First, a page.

983 F2d 1069 United States v. Bartkus

983 F.2d 1069

UNITED STATES of America, Plaintiff-Appellee,
Alphonse BARTKUS, Defendant-Appellant.

No. 92-1084.

United States Court of Appeals, Sixth Circuit.

Dec. 18, 1992.

NOTICE: Sixth Circuit Rule 24(c) states that citation of unpublished dispositions is disfavored except for establishing res judicata, estoppel, or the law of the case and requires service of copies of cited unpublished dispositions of the Sixth Circuit.

Before ALAN E. NORRIS and SILER, United States Circuit Judges, and EDGAR, United States District Judge.*


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In his appeal from his convictions, defendant Alphonse Bartkus contends that the district court erred in rejecting his proffered jury instruction concerning evidence of flight.


Although we are unable to locate the tendered instruction in the record, we will assume, as the parties appear to agree, that the instruction was essentially the one found in 1 Edward J. Devitt & Charles B. Blackmar, Federal Jury Practice and Instructions § 15.08 (3d ed. 1977). The instruction actually given by the district court is similar to the Sixth Circuit's Pattern Jury Instruction No. 7.14.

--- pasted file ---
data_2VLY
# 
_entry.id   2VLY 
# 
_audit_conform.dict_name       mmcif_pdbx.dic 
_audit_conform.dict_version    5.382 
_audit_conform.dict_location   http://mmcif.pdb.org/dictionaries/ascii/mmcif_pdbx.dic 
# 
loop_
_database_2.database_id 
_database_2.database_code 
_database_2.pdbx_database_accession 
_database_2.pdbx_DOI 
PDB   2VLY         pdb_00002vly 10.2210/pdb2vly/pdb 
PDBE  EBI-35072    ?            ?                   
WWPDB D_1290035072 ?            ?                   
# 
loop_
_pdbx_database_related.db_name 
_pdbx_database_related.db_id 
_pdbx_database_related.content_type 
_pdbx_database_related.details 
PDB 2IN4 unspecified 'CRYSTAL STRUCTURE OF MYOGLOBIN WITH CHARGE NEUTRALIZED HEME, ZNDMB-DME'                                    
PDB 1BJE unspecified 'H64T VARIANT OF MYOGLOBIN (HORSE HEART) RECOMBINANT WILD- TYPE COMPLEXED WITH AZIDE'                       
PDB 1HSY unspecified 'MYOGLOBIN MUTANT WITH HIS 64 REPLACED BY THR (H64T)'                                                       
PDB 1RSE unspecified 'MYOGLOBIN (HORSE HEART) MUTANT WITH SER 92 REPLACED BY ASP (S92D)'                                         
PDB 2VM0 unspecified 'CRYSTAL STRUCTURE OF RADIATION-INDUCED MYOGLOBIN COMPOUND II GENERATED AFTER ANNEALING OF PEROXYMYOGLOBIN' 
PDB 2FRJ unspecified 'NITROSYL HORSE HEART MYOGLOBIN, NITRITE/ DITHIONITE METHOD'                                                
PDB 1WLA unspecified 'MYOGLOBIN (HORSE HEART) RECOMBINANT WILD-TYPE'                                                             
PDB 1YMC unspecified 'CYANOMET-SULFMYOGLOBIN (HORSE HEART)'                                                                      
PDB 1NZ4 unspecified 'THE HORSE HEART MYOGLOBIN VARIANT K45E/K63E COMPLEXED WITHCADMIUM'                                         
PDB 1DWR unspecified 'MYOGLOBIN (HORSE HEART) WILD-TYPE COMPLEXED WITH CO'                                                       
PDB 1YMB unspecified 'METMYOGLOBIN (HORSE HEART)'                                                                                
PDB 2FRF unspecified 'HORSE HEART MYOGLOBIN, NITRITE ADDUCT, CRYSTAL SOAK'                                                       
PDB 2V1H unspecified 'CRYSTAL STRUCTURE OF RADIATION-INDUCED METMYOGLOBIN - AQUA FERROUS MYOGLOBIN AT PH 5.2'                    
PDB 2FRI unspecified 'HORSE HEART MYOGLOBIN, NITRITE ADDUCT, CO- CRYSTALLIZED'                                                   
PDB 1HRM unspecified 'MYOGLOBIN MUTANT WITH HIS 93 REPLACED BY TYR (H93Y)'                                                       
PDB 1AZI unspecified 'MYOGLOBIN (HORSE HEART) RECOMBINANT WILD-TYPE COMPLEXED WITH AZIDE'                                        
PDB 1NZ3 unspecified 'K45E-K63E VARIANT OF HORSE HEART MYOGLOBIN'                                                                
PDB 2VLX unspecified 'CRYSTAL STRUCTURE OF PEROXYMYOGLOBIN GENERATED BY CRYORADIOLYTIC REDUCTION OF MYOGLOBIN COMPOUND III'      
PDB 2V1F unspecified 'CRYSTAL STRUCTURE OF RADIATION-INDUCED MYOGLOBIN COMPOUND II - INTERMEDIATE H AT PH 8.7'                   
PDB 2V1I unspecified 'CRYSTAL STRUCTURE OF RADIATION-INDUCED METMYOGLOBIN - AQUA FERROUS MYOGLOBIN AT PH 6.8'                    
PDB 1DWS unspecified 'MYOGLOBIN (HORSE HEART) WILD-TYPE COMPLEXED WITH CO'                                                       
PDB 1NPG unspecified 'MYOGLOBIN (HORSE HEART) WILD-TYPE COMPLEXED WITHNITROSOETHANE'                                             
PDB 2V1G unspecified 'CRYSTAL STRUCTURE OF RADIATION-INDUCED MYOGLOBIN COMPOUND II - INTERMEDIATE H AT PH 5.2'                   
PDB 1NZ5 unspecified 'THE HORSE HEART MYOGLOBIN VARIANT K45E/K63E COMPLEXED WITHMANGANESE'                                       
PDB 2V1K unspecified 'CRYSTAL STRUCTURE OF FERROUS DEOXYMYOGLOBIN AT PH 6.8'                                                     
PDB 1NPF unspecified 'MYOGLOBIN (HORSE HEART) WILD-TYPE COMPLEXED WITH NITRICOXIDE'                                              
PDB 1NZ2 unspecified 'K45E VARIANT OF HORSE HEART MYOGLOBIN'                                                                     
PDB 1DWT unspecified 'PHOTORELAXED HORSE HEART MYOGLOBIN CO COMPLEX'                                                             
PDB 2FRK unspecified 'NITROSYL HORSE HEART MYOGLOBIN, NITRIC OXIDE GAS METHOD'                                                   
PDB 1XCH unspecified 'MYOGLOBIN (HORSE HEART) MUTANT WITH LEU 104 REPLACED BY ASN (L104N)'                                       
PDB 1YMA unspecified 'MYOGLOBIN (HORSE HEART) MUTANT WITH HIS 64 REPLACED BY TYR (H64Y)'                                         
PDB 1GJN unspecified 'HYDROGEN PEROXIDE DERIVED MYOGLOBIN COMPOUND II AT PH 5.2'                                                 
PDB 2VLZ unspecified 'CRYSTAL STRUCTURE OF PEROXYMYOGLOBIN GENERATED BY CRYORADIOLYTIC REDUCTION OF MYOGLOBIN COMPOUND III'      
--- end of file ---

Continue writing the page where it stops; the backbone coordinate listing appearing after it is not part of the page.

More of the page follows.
The district court was not obliged to give, verbatim, the instruction proffered by defendant, so long as the jury was adequately instructed on the point of law. A trial court enjoys broad discretion in formulating its charge and will not be reversed unless the charge fails accurately to reflect the law. United States v. English, 925 F.2d 154, 158 (6th Cir.) ( quoting United States v. Busacca, 863 F.2d 433, 435 (6th Cir.1988), cert. denied, 490 U.S. 1005 (1989)), cert. denied, 111 S.Ct. 2810 (1991). In United States v. Sassak, 881 F.2d 276, 279 (6th Cir.1989), this court held that "[a] trial court's refusal to give a requested jury instruction is reversible error only if the instruction is 1) correct, 2) not substantially covered by the actual jury charge, and 3) so important that failure to give it substantially impairs defendant's defense."


Because defendant has not shown us that the instruction actually delivered by the trial court failed to accurately reflect the law, he has failed to demonstrate that the trial judge abused his discretion in declining to give the instruction defendant preferred.


Accordingly, the judgments of conviction are affirmed.


The Honorable R. Allan Edgar, United States District Judge for the Eastern District of Tennessee, sitting by designation